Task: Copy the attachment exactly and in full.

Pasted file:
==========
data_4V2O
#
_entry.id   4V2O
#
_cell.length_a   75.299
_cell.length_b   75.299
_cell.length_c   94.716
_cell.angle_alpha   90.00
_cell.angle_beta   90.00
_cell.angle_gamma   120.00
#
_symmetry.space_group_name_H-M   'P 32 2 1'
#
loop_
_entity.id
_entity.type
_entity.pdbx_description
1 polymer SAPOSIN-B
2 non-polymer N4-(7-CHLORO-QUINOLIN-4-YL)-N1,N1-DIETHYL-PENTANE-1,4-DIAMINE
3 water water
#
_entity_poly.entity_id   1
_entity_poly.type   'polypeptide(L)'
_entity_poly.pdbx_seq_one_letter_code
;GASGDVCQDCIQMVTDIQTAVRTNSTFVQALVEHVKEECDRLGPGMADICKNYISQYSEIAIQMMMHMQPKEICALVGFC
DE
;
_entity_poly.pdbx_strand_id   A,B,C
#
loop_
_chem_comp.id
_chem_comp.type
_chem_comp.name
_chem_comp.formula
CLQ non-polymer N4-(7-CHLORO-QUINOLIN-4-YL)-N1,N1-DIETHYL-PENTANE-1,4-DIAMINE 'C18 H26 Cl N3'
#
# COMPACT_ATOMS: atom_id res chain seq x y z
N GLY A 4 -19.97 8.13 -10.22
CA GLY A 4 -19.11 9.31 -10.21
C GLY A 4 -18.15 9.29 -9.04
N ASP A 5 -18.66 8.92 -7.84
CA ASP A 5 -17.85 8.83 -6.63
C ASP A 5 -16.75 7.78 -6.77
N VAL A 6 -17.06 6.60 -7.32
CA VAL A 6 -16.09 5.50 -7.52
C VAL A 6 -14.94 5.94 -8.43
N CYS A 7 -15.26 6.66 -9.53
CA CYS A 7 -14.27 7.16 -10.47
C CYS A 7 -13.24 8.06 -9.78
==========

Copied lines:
data_4V2O
#
_entry.id   4V2O
#
_cell.length_a   75.299
_cell.length_b   75.299
_cell.length_c   94.716
_cell.angle_alpha   90.00
_cell.angle_beta   90.00
_cell.angle_gamma   120.00
#
_symmetry.space_group_name_H-M   'P 32 2 1'
#
loop_
_entity.id
_entity.type
_entity.pdbx_description
1 polymer SAPOSIN-B
2 non-polymer N4-(7-CHLORO-QUINOLIN-4-YL)-N1,N1-DIETHYL-PENTANE-1,4-DIAMINE
3 water water
#
_entity_poly.entity_id   1
_entity_poly.type   'polypeptide(L)'
_entity_poly.pdbx_seq_one_letter_code
;GASGDVCQDCIQMVTDIQTAVRTNSTFVQALVEHVKEECDRLGPGMADICKNYISQYSEIAIQMMMHMQPKEICALVGFC
DE
;
_entity_poly.pdbx_strand_id   A,B,C
#
loop_
_chem_comp.id
_chem_comp.type
_chem_comp.name
_chem_comp.formula
CLQ non-polymer N4-(7-CHLORO-QUINOLIN-4-YL)-N1,N1-DIETHYL-PENTANE-1,4-DIAMINE 'C18 H26 Cl N3'
#
# COMPACT_ATOMS: atom_id res chain seq x y z
N GLY A 4 -19.97 8.13 -10.22
CA GLY A 4 -19.11 9.31 -10.21
C GLY A 4 -18.15 9.29 -9.04
N ASP A 5 -18.66 8.92 -7.84
CA ASP A 5 -17.85 8.83 -6.63
C ASP A 5 -16.75 7.78 -6.77
N VAL A 6 -17.06 6.60 -7.32
CA VAL A 6 -16.09 5.50 -7.52
C VAL A 6 -14.94 5.94 -8.43
N CYS A 7 -15.26 6.66 -9.53
CA CYS A 7 -14.27 7.16 -10.47
C CYS A 7 -13.24 8.06 -9.78